In other words, the app is quite useless unless you are willing to buy the “pro” version, which however offers a whole lot of settings to fiddle with.


I connected the E1DA 9038D to my laptop PC, an HP EliteBook 745 G5, as well as to my desktop PC. I also used a Shanling M2X. Source files were mostly standard-res FLACs. I used a Fearless Audio S8 Pro as well as a Tin HiFi P2 to test the DAC.

When the 9038D is in idle and it’s connected to my laptop I can hear that it starts to emit random noises, from simple white noise to low-pitched repetitive clicks. As soon as I start reproducing music again there is a sudden thump, after which the unwanted sounds stop and the music plays normally. The thump is so loud I am honestly worried it might damage the earphones. This is not present when using neither my desktop nor my M2X, so I would ascribe it to issues with the way the device manages some USB3 connections; the manufacturer mentions that there are issues with some laptops due to the USB interface and that a fix should be coming through a new firmware.

There’s also a constant background hiss the volume of which is limited, but noticeable in quieter tracks. I initially thought this might have to do with my computer, but it is consistent across devices as my laptop, desktop and DAP all have the same hiss.

As you would expect, the E1DA 9038D is dead neutral when it comes to the sound signature. Some may say that it sounds analytical, boring and cold; to my ears it sounds exactly as it should, which means without introducing any colouration. This also entails that it will play just fine with any earphones without altering their signature. Detail as well as speed are like I would expect them and they’re comparable to those offered by my much costlier desktop setup made of a Topping DX7 and a Drop THX AAA 789.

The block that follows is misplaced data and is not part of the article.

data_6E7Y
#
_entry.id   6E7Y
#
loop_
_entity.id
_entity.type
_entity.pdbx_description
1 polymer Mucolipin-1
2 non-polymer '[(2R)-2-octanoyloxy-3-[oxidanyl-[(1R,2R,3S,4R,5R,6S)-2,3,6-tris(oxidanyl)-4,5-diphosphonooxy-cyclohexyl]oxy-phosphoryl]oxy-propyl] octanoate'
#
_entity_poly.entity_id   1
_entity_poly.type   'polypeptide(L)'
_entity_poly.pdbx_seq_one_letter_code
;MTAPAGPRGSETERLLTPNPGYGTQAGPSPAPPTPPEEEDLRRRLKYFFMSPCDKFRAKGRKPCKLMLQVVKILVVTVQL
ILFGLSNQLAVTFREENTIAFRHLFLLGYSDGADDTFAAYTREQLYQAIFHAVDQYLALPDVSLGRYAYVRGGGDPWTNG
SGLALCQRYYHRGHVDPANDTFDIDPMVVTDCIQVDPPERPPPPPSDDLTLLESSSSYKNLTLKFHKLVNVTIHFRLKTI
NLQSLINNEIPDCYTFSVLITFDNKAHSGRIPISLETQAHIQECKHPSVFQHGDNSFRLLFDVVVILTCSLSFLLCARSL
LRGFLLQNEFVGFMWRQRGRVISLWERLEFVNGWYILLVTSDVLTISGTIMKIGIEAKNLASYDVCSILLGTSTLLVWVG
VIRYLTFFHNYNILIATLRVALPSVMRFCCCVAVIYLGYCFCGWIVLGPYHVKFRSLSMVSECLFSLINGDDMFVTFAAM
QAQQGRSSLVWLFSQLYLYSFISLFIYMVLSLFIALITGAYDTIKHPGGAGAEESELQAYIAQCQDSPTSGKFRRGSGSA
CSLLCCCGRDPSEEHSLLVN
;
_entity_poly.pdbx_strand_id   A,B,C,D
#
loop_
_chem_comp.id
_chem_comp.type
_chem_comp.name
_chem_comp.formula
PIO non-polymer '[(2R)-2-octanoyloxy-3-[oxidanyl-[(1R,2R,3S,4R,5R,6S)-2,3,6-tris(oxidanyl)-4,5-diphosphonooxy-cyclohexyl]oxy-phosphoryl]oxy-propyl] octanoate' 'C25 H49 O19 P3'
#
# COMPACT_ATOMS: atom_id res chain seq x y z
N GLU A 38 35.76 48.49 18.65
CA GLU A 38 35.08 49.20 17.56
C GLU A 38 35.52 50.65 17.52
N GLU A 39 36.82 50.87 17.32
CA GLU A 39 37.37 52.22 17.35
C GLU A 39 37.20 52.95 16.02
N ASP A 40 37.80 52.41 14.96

Final Thoughts

I find the E1DA 9038D to be a lovely device that offers quite a lot of interesting stuff despite its small size. It has enough power to drive most IEMs and a host of full-size cans as well. It can even drive power-hungry planars like the Tin P2, which is absolutely not a given in the context of portable DACs. It is well-built as well and the app, although quite pricey, opens a whole world of adjustments. There are just a couple of issues, which however are specific in one case and minor in the other. Still, it’s quite a deal for the price: it offers many times the power of many rivals, which is quite surprising given the small size. I deem the 9038D a very good product for those looking for a well-made, powerful portable DAC with a neutral signature.

About Riccardo Robecchi

Living in Glasgow, Scotland but born and raised near Milan, Italy, I got the passion for music listening as a legacy from my father and my grandfather. I have reported on technology for major Italian publications since 2011.


  1. I found that the best way to get around those loud thumps is to disable the mute and standby functions within the Tweak app. Overall it is a really great little device.

    1. Hi Darryl,
      Thanks for pointing it out. I didn’t try disabling the standby and mute functions as I often used them both with my PC. Disabling the standby function means the device will always draw power, even when it’s not in use, so it’s not a great solution. Still, it’s the only one available until they release a firmware update.

  2. If you were noticing a hiss, your unit was defective and should have been replaced. The 9038D has a SINAD close to 118dB, well below the audible range of any human being. Even with a TOTL earphone, you should hear no noise at all.

    1. It’s also possible that the issue stems from the issue with USB that the manufacturer states on its own website. At the time when I reviewed it, there was no firmware update so it’s possible the issue is now fixed.